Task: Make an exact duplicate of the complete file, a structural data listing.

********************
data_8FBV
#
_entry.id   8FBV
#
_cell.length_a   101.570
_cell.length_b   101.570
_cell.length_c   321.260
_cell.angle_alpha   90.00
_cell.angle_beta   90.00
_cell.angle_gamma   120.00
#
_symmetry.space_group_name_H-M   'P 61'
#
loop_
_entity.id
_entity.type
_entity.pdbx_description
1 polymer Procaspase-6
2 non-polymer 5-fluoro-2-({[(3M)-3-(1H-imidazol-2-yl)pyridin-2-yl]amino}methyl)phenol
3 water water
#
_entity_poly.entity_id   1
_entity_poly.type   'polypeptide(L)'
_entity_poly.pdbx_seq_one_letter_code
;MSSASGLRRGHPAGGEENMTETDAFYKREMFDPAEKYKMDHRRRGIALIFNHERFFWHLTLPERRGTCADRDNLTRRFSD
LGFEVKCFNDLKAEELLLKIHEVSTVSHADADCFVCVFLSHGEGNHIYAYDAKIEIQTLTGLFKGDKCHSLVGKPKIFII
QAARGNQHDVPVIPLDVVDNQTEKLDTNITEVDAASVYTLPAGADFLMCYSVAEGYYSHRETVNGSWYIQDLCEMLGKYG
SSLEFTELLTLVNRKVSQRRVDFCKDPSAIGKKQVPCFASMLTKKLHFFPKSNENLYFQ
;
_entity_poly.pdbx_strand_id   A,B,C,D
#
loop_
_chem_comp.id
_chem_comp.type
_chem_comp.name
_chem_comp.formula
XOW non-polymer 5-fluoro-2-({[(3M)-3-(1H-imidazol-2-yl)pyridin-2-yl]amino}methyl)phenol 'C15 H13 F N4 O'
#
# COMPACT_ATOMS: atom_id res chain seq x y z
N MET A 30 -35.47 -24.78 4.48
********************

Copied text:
data_8FBV
#
_entry.id   8FBV
#
_cell.length_a   101.570
_cell.length_b   101.570
_cell.length_c   321.260
_cell.angle_alpha   90.00
_cell.angle_beta   90.00
_cell.angle_gamma   120.00
#
_symmetry.space_group_name_H-M   'P 61'
#
loop_
_entity.id
_entity.type
_entity.pdbx_description
1 polymer Procaspase-6
2 non-polymer 5-fluoro-2-({[(3M)-3-(1H-imidazol-2-yl)pyridin-2-yl]amino}methyl)phenol
3 water water
#
_entity_poly.entity_id   1
_entity_poly.type   'polypeptide(L)'
_entity_poly.pdbx_seq_one_letter_code
;MSSASGLRRGHPAGGEENMTETDAFYKREMFDPAEKYKMDHRRRGIALIFNHERFFWHLTLPERRGTCADRDNLTRRFSD
LGFEVKCFNDLKAEELLLKIHEVSTVSHADADCFVCVFLSHGEGNHIYAYDAKIEIQTLTGLFKGDKCHSLVGKPKIFII
QAARGNQHDVPVIPLDVVDNQTEKLDTNITEVDAASVYTLPAGADFLMCYSVAEGYYSHRETVNGSWYIQDLCEMLGKYG
SSLEFTELLTLVNRKVSQRRVDFCKDPSAIGKKQVPCFASMLTKKLHFFPKSNENLYFQ
;
_entity_poly.pdbx_strand_id   A,B,C,D
#
loop_
_chem_comp.id
_chem_comp.type
_chem_comp.name
_chem_comp.formula
XOW non-polymer 5-fluoro-2-({[(3M)-3-(1H-imidazol-2-yl)pyridin-2-yl]amino}methyl)phenol 'C15 H13 F N4 O'
#
# COMPACT_ATOMS: atom_id res chain seq x y z
N MET A 30 -35.47 -24.78 4.48